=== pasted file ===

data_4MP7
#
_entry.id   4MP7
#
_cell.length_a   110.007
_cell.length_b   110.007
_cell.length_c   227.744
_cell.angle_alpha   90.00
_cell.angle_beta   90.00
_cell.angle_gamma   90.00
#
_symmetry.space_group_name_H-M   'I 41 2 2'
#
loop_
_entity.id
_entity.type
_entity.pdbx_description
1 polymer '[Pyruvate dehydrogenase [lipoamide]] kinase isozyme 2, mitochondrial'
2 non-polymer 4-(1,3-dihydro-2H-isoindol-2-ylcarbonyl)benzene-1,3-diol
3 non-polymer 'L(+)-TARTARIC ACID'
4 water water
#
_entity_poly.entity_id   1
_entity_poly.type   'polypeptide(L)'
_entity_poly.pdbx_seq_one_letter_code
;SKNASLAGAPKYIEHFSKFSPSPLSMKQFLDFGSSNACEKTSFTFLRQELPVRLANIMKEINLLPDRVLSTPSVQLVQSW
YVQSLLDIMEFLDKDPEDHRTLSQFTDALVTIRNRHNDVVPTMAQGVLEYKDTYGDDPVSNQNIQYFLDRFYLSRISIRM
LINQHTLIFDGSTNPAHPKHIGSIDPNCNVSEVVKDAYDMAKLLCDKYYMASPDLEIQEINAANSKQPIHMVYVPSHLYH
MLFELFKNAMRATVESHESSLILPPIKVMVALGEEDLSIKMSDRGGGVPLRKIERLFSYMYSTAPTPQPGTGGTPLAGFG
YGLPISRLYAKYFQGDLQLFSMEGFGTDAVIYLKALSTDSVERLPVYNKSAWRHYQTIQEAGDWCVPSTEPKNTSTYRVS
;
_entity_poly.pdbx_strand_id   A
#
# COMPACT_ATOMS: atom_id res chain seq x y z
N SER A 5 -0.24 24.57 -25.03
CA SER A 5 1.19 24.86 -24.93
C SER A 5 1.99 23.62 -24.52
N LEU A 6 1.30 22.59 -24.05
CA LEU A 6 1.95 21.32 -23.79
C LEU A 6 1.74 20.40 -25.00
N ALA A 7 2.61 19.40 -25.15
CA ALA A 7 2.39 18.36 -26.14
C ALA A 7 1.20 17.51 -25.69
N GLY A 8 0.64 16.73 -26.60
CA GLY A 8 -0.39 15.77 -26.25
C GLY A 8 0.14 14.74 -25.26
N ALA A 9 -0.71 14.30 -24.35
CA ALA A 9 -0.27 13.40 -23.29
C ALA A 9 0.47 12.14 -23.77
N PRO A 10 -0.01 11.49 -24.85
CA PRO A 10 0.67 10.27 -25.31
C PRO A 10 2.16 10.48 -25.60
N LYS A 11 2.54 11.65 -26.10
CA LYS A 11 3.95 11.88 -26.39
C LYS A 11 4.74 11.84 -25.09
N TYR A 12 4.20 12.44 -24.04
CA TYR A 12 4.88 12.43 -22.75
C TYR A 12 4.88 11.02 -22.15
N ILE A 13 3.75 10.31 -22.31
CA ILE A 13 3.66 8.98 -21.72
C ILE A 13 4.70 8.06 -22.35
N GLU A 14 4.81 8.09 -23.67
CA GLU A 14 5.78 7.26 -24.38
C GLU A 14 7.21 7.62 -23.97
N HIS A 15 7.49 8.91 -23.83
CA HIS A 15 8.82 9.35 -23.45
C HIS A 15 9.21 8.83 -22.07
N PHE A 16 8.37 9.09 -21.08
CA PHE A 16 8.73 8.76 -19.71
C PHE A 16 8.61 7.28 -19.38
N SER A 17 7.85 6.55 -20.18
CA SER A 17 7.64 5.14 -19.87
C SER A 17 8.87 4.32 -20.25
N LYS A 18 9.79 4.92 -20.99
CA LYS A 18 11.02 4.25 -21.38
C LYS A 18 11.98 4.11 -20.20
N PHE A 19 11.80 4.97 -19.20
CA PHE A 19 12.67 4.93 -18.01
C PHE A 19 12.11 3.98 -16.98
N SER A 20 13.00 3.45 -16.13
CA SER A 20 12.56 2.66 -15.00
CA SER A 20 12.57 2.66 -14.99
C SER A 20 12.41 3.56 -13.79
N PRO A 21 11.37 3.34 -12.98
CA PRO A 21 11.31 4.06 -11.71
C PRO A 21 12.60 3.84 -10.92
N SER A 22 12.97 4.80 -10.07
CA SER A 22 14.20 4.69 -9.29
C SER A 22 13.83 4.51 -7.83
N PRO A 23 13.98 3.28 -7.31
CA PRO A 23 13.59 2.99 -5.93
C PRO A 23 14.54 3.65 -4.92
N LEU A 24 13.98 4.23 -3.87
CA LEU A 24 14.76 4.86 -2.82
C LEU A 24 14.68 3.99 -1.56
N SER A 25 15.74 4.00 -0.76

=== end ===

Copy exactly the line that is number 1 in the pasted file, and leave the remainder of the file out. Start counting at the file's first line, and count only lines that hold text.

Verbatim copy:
data_4MP7